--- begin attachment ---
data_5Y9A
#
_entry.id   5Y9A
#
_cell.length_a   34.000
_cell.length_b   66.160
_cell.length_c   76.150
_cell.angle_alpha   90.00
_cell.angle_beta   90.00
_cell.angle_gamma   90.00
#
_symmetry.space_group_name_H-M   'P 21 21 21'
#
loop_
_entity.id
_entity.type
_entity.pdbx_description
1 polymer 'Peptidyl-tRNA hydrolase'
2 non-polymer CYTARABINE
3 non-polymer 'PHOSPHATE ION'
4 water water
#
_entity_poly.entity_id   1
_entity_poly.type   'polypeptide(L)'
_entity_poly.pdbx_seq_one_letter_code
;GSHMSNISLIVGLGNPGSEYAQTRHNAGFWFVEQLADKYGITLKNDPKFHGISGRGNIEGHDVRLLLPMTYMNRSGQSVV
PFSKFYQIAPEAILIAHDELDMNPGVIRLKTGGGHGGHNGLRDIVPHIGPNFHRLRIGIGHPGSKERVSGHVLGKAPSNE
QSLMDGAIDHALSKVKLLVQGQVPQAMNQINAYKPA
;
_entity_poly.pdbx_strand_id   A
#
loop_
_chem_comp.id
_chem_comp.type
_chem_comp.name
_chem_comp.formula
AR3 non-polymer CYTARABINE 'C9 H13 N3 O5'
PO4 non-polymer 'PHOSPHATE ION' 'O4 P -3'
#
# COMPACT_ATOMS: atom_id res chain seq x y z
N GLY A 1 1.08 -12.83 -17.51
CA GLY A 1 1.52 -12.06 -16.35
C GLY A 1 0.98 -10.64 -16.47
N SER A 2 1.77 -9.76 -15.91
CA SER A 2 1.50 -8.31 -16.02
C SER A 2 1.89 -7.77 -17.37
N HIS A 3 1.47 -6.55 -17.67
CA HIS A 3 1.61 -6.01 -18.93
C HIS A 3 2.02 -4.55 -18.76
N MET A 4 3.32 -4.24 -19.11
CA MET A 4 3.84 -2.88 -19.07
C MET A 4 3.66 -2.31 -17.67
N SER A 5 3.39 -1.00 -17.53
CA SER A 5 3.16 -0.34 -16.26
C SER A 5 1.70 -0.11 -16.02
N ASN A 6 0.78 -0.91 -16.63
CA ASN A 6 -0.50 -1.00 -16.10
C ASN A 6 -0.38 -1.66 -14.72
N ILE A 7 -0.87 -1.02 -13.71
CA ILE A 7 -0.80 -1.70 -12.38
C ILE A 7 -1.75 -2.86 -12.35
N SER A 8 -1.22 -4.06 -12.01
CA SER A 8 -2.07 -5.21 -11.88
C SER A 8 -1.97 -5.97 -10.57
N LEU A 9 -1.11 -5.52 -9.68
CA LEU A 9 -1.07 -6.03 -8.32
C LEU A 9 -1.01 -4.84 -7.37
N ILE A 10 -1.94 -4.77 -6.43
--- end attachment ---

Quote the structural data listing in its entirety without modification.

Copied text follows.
data_5Y9A
#
_entry.id   5Y9A
#
_cell.length_a   34.000
_cell.length_b   66.160
_cell.length_c   76.150
_cell.angle_alpha   90.00
_cell.angle_beta   90.00
_cell.angle_gamma   90.00
#
_symmetry.space_group_name_H-M   'P 21 21 21'
#
loop_
_entity.id
_entity.type
_entity.pdbx_description
1 polymer 'Peptidyl-tRNA hydrolase'
2 non-polymer CYTARABINE
3 non-polymer 'PHOSPHATE ION'
4 water water
#
_entity_poly.entity_id   1
_entity_poly.type   'polypeptide(L)'
_entity_poly.pdbx_seq_one_letter_code
;GSHMSNISLIVGLGNPGSEYAQTRHNAGFWFVEQLADKYGITLKNDPKFHGISGRGNIEGHDVRLLLPMTYMNRSGQSVV
PFSKFYQIAPEAILIAHDELDMNPGVIRLKTGGGHGGHNGLRDIVPHIGPNFHRLRIGIGHPGSKERVSGHVLGKAPSNE
QSLMDGAIDHALSKVKLLVQGQVPQAMNQINAYKPA
;
_entity_poly.pdbx_strand_id   A
#
loop_
_chem_comp.id
_chem_comp.type
_chem_comp.name
_chem_comp.formula
AR3 non-polymer CYTARABINE 'C9 H13 N3 O5'
PO4 non-polymer 'PHOSPHATE ION' 'O4 P -3'
#
# COMPACT_ATOMS: atom_id res chain seq x y z
N GLY A 1 1.08 -12.83 -17.51
CA GLY A 1 1.52 -12.06 -16.35
C GLY A 1 0.98 -10.64 -16.47
N SER A 2 1.77 -9.76 -15.91
CA SER A 2 1.50 -8.31 -16.02
C SER A 2 1.89 -7.77 -17.37
N HIS A 3 1.47 -6.55 -17.67
CA HIS A 3 1.61 -6.01 -18.93
C HIS A 3 2.02 -4.55 -18.76
N MET A 4 3.32 -4.24 -19.11
CA MET A 4 3.84 -2.88 -19.07
C MET A 4 3.66 -2.31 -17.67
N SER A 5 3.39 -1.00 -17.53
CA SER A 5 3.16 -0.34 -16.26
C SER A 5 1.70 -0.11 -16.02
N ASN A 6 0.78 -0.91 -16.63
CA ASN A 6 -0.50 -1.00 -16.10
C ASN A 6 -0.38 -1.66 -14.72
N ILE A 7 -0.87 -1.02 -13.71
CA ILE A 7 -0.80 -1.70 -12.38
C ILE A 7 -1.75 -2.86 -12.35
N SER A 8 -1.22 -4.06 -12.01
CA SER A 8 -2.07 -5.21 -11.88
C SER A 8 -1.97 -5.97 -10.57
N LEU A 9 -1.11 -5.52 -9.68
CA LEU A 9 -1.07 -6.03 -8.32
C LEU A 9 -1.01 -4.84 -7.37
N ILE A 10 -1.94 -4.77 -6.43